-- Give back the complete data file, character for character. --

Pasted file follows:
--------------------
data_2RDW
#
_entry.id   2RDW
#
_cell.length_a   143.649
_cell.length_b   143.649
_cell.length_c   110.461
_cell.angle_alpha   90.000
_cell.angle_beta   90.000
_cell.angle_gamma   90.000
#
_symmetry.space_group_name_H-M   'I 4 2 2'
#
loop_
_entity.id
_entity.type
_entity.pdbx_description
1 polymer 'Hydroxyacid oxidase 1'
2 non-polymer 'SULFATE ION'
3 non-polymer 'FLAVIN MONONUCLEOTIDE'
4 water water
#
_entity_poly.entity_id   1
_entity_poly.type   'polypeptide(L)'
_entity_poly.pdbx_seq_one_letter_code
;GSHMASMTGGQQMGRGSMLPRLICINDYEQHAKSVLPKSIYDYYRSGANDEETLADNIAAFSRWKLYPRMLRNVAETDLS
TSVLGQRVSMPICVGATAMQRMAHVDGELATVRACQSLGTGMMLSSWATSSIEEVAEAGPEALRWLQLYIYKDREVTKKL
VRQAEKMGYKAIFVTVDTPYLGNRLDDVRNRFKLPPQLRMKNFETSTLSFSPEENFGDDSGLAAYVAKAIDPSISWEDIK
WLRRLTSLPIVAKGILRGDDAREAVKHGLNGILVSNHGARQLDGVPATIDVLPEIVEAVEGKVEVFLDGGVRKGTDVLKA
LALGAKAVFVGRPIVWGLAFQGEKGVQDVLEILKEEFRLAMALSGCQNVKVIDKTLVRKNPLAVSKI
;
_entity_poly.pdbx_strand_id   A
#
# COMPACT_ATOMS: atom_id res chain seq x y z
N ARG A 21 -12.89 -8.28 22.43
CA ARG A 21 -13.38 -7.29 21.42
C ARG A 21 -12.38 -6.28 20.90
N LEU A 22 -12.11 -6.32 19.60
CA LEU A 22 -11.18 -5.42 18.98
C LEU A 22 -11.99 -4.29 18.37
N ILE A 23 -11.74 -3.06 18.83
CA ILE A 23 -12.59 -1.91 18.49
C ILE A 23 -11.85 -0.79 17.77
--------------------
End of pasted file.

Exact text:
data_2RDW
#
_entry.id   2RDW
#
_cell.length_a   143.649
_cell.length_b   143.649
_cell.length_c   110.461
_cell.angle_alpha   90.000
_cell.angle_beta   90.000
_cell.angle_gamma   90.000
#
_symmetry.space_group_name_H-M   'I 4 2 2'
#
loop_
_entity.id
_entity.type
_entity.pdbx_description
1 polymer 'Hydroxyacid oxidase 1'
2 non-polymer 'SULFATE ION'
3 non-polymer 'FLAVIN MONONUCLEOTIDE'
4 water water
#
_entity_poly.entity_id   1
_entity_poly.type   'polypeptide(L)'
_entity_poly.pdbx_seq_one_letter_code
;GSHMASMTGGQQMGRGSMLPRLICINDYEQHAKSVLPKSIYDYYRSGANDEETLADNIAAFSRWKLYPRMLRNVAETDLS
TSVLGQRVSMPICVGATAMQRMAHVDGELATVRACQSLGTGMMLSSWATSSIEEVAEAGPEALRWLQLYIYKDREVTKKL
VRQAEKMGYKAIFVTVDTPYLGNRLDDVRNRFKLPPQLRMKNFETSTLSFSPEENFGDDSGLAAYVAKAIDPSISWEDIK
WLRRLTSLPIVAKGILRGDDAREAVKHGLNGILVSNHGARQLDGVPATIDVLPEIVEAVEGKVEVFLDGGVRKGTDVLKA
LALGAKAVFVGRPIVWGLAFQGEKGVQDVLEILKEEFRLAMALSGCQNVKVIDKTLVRKNPLAVSKI
;
_entity_poly.pdbx_strand_id   A
#
# COMPACT_ATOMS: atom_id res chain seq x y z
N ARG A 21 -12.89 -8.28 22.43
CA ARG A 21 -13.38 -7.29 21.42
C ARG A 21 -12.38 -6.28 20.90
N LEU A 22 -12.11 -6.32 19.60
CA LEU A 22 -11.18 -5.42 18.98
C LEU A 22 -11.99 -4.29 18.37
N ILE A 23 -11.74 -3.06 18.83
CA ILE A 23 -12.59 -1.91 18.49
C ILE A 23 -11.85 -0.79 17.77